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TheLocalYokel

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BRS-SFB

The weekly summer Bristol to Sanford will now operate non-stop in both directions.

Previously it routed outbound via MAN to take on more fuel (though not more passengers), although the inbound was always non-stop with BRS's short runway not part of the equation of course for eastbound transatlantic flights.

The service was initiated by First Choice. The service has managed non-stop westbound flights on occasions in the past.

According to an impeccable source on the Dried Plum the non-stop service in both directions will be operated by a B767-300ER.

Will still be an interesting proposition on a hot day if 09 is the operational runway.
 

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Aviador

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Thomson Airways has always done the splash and dash routine departing Leeds on the long haul runs, SFB would be well within range. It's probably a borderline decision and the judgement is probably made by the airlines chief captain. They may have decided that it is acceptable now. Maybe the runway grooving which was carried out the other year when the runway was resurfaced has improved the breaking action sufficiently to allay any concerns.
 

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The aircraft are former First Choice 763s with a reduced number of seats (275 according to the BRS Mayfly) compared with their Thomsonfly sisters. FCA made a great thing a year or two ago about how they had taken out seats from their 767s to provide a better passenger experience.

The information re the non-stop routing has appeared only on aviation message boards as far as I can see, with nothing on the airport website or local press.

However, one of the posters on the Dried Plum has confirmed it and he would be in a position to know if anyone is.
 

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[textarea]Thomson adds third weekly flight to Egypt

From 20th December, Thomson will add a third weekly flight to Sharm El Sheikh direct from Bristol. Operating on a Sunday afternoon until the end of April, the service offers a weekend alternative to existing flights that depart on Mondays and Thursdays.

Holidays in Sharm El Sheikh are famous for two things – sun and fun. Located on the tip of the Sinai peninsula and framed by the barren Sinai desert and iridescent Red Sea waters, this vibrant resort has everything sun- and fun-seekers could possibly want.

As the best-known spot on the Red Sea Riviera, it's no surprise that Sharm El Sheikh holidays cater for a vast array of tastes. With its stylish hotels edging silvery sands, it's a fabulous place for lightly bronzing your body in the Egyptian sun. The seas are a constant attraction too. Famed for their tropical aquatic life, stunning coral reefs and the amazing underwater reserve of the Ras Mohammed National Park, the warm, pure waters here are a dream for divers and snorkellers. And as if that's not enough, there's still Sharm's buzzing shopping, dining and nightlife waiting in the wings away from the beach.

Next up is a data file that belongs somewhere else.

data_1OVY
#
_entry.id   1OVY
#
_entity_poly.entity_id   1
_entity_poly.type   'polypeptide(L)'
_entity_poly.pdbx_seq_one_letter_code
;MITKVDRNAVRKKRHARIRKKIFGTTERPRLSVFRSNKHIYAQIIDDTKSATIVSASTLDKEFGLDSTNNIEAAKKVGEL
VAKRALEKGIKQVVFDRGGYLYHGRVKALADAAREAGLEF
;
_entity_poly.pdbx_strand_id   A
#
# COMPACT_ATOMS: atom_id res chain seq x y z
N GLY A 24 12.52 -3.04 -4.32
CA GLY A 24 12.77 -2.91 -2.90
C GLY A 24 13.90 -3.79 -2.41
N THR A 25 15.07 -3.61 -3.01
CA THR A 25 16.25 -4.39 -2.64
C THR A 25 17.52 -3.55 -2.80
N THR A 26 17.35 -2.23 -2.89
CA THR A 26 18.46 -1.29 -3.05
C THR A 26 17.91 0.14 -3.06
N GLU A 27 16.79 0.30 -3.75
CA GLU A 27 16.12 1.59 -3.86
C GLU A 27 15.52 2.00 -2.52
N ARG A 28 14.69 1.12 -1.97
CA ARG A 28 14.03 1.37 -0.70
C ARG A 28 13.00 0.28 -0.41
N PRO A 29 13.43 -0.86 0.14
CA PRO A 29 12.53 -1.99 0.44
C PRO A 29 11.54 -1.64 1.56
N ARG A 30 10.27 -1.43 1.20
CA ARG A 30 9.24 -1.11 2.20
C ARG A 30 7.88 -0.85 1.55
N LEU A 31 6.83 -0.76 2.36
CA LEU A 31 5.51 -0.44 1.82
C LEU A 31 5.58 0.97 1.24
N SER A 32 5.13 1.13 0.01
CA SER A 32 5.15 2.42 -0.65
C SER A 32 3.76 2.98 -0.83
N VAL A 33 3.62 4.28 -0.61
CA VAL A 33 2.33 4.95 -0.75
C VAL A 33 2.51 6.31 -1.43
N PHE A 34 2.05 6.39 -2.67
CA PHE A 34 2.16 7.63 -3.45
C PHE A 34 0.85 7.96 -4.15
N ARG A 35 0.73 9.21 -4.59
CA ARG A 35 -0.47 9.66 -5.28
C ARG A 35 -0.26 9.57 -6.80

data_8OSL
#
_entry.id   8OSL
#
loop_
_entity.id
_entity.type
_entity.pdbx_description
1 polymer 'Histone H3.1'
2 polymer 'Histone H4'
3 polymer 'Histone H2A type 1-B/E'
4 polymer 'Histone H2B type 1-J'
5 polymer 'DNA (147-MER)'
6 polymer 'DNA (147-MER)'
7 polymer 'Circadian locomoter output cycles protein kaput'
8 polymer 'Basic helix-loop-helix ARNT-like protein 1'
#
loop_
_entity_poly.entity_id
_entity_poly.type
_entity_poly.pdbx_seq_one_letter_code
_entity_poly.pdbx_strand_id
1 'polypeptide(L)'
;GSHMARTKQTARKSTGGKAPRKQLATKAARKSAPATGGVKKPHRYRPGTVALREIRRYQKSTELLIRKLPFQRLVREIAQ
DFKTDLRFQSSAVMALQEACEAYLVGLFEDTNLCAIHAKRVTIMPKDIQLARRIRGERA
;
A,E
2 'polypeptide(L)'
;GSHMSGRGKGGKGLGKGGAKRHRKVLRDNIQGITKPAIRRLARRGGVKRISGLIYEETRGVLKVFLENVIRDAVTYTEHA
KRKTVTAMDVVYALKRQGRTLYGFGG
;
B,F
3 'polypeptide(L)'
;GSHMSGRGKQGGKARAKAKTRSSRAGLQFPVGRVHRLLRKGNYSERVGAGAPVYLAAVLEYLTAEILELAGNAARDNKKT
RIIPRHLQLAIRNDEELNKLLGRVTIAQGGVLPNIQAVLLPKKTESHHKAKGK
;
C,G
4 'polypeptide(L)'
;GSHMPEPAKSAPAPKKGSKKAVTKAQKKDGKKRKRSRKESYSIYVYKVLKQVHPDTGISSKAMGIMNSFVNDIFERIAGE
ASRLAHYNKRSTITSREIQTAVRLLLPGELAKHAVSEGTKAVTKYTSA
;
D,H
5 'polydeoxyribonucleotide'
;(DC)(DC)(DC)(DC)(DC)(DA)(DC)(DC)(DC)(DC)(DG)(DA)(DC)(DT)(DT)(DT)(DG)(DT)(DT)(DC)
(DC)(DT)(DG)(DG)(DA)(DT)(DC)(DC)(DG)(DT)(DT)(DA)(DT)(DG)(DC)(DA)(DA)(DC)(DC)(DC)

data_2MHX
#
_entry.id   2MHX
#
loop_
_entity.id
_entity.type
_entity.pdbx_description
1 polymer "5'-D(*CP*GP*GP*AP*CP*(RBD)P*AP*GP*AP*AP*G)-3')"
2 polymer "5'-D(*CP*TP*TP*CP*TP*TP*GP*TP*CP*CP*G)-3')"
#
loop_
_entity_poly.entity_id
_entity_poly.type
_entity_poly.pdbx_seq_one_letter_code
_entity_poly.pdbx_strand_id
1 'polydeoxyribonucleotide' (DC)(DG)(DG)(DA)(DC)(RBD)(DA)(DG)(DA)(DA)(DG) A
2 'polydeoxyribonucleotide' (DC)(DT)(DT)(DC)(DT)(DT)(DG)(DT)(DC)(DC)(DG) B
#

Plus when it comes to choosing your hotel, you'll be spoilt for choice. From the palatial Hyatt Regency Sharm El Sheikh to the relaxed European-style Iberotel Palace and many more, there's somewhere to suit every mood and holiday style.

And whatever kind of break you're looking for, Thomson has a fabulous choice, with everything from budget holidays to all-inclusive summer holidays to Sharm El Sheikh.[/textarea]

link: http://www.bristolairport.co.uk/news_an ... _0910.aspx

It seems that the Egypt programme is gradually reverting to its former self.

Last winter should have seen five weekly flights to Sharm el Sheikh but the demise of XL reduced it to three, so this third flight only really returns the status quo.

Summer is worse. Summer 08 had four weekly flights whereas summer 09 has only two, with the second flight (Koral Blue) only re-appearing in June or early July - forget which.

Would be good to see the return of Hurghada this coming winter.
 

backtrack

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LXR Luxor now seems available from BRS by TUI, starting next winter by the looks of things. Could this call for a second based TUI aircraft for Winter 10/11?
 

TheLocalYokel

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Not necessarily a second aircraft based for the week next winter.

Egypt seems a strong market from Bristol with five weekly flights to Sharm el Sheikh this winter, including three by TOM.

There are also six TOM flights on Saturdays to ski destinations and from timings it looks as though a second 757 'lodges' on Saturdays and Sundays because Sundays see four TOM flights - two ski and one to Sharm and one to Arrecife.

One of the Saturday ski flights is operated by a 320 on a W diagram.

Luxor could replace one of the three Sharm flights next winter, though three are advertised at present, or it might be done by way of a 'lodged' 757.

Luxor was advertised two or three winters ago but was pulled before it literally got off the ground.

Bristol has had Hurghada and Taba weekly flights in past winters but they didn't last too long. Seems that Sharm is the Palma of Egypt.
 

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[textarea]Couple humiliated in row over extra legroom on plane

HURT, humiliated and angry – that was how a Bristol couple felt after a dream break in Egypt turned into a row over legroom on the plane.